Recently, in the case of Sood Enterprises v Healey, the EAT ruled that employees are only entitled to automatically carry over their four weeks’ basic holiday allowance guaranteed under the European Directive, rather than the 5.6 weeks they are entitled to under the Working Time Regulations (WTR).
In this particular case, Mr Healey suffered a stroke and was off work from July 2010 to June 2011, until he resigned from his employment due to ill health. Mr Healey requested payment for holidays he accrued during his period of absence which he had been unable to take due to his illness.
Under UK law the WTR give employees an additional 1.6 weeks’ leave on top of their four weeks’ basic allowance guaranteed under the European Directive. In accordance with recent European and UK case law, the EAT agreed that the claimant was automatically entitled to carry over accrued but untaken holiday entitlement while off on long-term sick leave.
However, the EAT held that unlike an employee’s basic allowance, the additional 1.6 weeks’ annual leave cannot be carried over unless there is an agreement in place between the parties. As Sood Enterprises were disputing that Mr Healey was entitled to such payments, the EAT held that there was no agreement in place, and as such Mr Healey was not entitled to carry over the additional 1.6 weeks’ annual leave. Mr Healey was only entitled to carry forward the minimum entitlement minus any holiday actually taken.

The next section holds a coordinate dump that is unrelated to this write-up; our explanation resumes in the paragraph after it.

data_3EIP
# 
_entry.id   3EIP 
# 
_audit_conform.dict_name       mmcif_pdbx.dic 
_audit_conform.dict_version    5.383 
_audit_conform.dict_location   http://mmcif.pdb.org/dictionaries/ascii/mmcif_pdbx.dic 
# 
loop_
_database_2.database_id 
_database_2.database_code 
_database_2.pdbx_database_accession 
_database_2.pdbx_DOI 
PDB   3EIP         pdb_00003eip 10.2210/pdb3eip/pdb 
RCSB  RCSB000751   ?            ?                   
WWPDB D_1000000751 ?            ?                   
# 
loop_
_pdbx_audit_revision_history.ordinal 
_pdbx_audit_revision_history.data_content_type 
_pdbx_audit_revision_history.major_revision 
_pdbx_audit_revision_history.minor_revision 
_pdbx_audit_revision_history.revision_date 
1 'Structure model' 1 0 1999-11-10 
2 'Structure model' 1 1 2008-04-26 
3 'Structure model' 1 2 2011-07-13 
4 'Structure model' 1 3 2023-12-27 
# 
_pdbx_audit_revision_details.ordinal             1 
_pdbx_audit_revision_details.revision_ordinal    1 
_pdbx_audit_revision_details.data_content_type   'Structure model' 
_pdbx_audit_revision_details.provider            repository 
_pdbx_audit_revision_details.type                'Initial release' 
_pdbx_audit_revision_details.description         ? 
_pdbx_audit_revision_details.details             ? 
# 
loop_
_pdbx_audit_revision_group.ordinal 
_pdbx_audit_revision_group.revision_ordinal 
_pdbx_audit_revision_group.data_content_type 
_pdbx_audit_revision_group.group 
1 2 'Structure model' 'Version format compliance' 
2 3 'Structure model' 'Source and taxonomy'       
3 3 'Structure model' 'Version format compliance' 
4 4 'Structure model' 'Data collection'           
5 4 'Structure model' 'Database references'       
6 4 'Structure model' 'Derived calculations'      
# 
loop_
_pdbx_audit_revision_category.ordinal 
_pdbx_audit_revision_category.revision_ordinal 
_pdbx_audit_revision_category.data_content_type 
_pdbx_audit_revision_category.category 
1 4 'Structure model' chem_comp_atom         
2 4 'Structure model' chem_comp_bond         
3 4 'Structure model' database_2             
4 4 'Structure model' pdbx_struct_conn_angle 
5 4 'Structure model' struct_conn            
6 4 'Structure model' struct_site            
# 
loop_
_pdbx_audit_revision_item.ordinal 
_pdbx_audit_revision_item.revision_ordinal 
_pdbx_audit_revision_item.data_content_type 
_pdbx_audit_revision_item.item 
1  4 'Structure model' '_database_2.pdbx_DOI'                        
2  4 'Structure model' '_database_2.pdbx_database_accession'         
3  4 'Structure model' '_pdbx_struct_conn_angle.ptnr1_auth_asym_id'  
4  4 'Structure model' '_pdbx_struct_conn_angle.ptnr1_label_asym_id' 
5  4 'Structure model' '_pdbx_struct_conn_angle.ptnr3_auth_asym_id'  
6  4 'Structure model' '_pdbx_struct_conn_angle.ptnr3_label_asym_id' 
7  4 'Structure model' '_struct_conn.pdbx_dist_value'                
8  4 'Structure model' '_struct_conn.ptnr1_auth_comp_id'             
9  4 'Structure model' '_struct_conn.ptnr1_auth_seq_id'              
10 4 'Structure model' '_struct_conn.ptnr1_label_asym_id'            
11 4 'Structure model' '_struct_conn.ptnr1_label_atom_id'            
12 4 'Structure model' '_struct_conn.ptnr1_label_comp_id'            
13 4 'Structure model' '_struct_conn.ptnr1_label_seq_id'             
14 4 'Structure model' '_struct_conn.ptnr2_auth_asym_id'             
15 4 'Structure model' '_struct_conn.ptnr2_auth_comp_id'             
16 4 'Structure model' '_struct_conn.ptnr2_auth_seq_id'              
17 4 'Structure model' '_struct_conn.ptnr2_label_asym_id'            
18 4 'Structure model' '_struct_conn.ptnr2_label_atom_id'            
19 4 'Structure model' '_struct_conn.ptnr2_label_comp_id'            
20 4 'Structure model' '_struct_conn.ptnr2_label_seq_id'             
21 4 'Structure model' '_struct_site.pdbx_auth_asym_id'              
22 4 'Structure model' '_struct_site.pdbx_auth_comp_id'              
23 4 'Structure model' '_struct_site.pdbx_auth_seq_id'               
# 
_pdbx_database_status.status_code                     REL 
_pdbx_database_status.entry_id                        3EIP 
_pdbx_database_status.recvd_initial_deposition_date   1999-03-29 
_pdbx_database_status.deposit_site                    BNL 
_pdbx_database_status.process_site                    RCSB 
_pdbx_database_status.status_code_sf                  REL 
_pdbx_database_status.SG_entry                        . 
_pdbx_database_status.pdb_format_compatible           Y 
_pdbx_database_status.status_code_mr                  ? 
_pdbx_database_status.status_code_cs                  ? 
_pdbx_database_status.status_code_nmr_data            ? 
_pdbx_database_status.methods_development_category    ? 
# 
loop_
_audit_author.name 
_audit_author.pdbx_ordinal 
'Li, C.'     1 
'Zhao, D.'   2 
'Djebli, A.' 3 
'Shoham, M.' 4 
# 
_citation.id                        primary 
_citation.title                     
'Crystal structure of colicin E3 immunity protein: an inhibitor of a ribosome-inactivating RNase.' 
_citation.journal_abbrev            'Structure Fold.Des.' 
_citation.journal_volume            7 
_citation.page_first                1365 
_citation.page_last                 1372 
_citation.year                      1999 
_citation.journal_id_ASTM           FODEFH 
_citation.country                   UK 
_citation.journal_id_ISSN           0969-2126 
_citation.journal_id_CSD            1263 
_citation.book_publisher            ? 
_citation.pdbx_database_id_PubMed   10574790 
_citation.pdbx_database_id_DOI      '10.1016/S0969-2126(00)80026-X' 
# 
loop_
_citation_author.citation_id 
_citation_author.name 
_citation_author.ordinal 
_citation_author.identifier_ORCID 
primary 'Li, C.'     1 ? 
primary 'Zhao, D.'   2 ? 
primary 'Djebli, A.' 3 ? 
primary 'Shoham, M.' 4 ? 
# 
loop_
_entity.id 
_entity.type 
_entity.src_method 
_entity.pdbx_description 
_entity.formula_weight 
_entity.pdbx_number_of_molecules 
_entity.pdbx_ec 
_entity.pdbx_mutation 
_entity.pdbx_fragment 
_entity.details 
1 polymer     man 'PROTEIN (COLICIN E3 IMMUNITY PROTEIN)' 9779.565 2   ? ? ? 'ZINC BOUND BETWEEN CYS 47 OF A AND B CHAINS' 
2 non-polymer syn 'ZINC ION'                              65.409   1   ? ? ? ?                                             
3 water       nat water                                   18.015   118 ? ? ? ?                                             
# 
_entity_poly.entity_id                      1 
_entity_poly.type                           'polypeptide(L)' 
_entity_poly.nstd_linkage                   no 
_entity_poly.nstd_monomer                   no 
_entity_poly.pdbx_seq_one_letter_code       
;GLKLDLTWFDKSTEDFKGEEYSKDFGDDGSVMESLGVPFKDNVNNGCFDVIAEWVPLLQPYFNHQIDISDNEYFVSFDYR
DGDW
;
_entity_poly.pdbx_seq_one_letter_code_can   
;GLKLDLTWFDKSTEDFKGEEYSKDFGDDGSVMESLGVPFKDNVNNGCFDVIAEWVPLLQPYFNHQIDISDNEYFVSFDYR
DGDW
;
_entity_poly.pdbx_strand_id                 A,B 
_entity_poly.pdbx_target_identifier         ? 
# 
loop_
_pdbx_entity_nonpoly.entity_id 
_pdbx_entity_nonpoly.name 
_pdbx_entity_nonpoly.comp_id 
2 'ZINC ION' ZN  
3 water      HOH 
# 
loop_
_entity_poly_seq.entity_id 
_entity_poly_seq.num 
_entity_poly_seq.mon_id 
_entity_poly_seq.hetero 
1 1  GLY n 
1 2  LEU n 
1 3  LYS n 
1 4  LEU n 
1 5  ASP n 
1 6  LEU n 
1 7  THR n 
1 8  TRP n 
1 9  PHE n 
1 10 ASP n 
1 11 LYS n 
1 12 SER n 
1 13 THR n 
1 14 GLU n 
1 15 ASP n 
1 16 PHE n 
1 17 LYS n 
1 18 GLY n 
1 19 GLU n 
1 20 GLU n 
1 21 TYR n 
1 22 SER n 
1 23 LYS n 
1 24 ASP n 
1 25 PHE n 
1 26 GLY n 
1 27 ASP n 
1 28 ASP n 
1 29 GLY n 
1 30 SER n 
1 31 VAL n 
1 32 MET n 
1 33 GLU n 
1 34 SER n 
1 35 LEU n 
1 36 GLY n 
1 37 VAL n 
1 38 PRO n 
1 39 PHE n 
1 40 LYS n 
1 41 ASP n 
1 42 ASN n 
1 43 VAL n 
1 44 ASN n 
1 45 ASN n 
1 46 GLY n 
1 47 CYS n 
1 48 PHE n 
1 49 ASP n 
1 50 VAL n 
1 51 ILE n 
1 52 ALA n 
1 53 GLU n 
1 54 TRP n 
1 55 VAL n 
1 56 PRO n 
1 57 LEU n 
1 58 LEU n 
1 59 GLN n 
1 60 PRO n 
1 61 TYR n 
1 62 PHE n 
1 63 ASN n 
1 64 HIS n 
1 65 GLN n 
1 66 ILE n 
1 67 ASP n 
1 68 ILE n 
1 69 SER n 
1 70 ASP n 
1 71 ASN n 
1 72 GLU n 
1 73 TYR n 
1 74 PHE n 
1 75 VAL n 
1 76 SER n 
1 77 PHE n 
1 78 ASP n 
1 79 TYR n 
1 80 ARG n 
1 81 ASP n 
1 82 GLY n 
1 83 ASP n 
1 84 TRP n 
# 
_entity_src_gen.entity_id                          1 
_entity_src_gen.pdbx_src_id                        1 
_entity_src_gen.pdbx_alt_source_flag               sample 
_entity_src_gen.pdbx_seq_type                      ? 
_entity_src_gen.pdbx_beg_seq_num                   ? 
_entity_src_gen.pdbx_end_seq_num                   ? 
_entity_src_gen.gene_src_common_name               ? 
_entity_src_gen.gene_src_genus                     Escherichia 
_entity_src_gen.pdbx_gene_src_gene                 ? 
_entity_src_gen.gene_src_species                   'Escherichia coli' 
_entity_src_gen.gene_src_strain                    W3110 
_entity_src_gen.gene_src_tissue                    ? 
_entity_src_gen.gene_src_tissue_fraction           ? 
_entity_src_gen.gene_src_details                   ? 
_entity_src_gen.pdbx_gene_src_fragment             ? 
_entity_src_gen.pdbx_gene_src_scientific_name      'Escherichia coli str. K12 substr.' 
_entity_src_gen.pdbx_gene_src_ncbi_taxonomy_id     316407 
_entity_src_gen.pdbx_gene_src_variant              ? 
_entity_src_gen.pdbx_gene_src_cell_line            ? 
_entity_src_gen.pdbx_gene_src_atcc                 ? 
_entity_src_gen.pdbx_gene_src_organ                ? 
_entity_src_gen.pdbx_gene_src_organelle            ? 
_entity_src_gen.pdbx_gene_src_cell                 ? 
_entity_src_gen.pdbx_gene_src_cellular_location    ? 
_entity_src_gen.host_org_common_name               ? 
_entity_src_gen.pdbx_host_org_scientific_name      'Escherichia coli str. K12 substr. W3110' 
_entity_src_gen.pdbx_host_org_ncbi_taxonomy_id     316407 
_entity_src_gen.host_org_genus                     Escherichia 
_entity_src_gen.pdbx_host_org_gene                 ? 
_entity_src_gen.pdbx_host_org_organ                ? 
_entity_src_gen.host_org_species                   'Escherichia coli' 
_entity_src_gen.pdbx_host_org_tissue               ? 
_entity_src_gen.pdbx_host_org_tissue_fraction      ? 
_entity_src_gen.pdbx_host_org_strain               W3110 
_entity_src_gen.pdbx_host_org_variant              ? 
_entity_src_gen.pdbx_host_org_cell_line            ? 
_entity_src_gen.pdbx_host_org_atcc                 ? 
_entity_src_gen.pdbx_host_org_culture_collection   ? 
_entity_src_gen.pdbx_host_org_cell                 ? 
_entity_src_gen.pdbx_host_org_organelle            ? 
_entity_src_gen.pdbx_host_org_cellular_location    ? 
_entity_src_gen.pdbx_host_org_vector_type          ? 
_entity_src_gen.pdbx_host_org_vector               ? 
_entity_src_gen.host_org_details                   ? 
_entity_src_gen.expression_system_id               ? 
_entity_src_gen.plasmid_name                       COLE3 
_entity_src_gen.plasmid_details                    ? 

Employers should bear this in mind when dealing with any employees who have been off on long-term sick leave. Unless agreed otherwise, only the employee’s basic four week holiday allowance automatically carries forward.
In these circumstances, employees are not entitled to carry forward the full 5.6 weeks’ unless an employer is agreeable to them doing so. If not and an employer objects, or there is no written agreement in place to the contrary, then all the employee is entitled to carry forward (or alternatively be paid for) is their 4 week basic allowance guaranteed by the European Directive.
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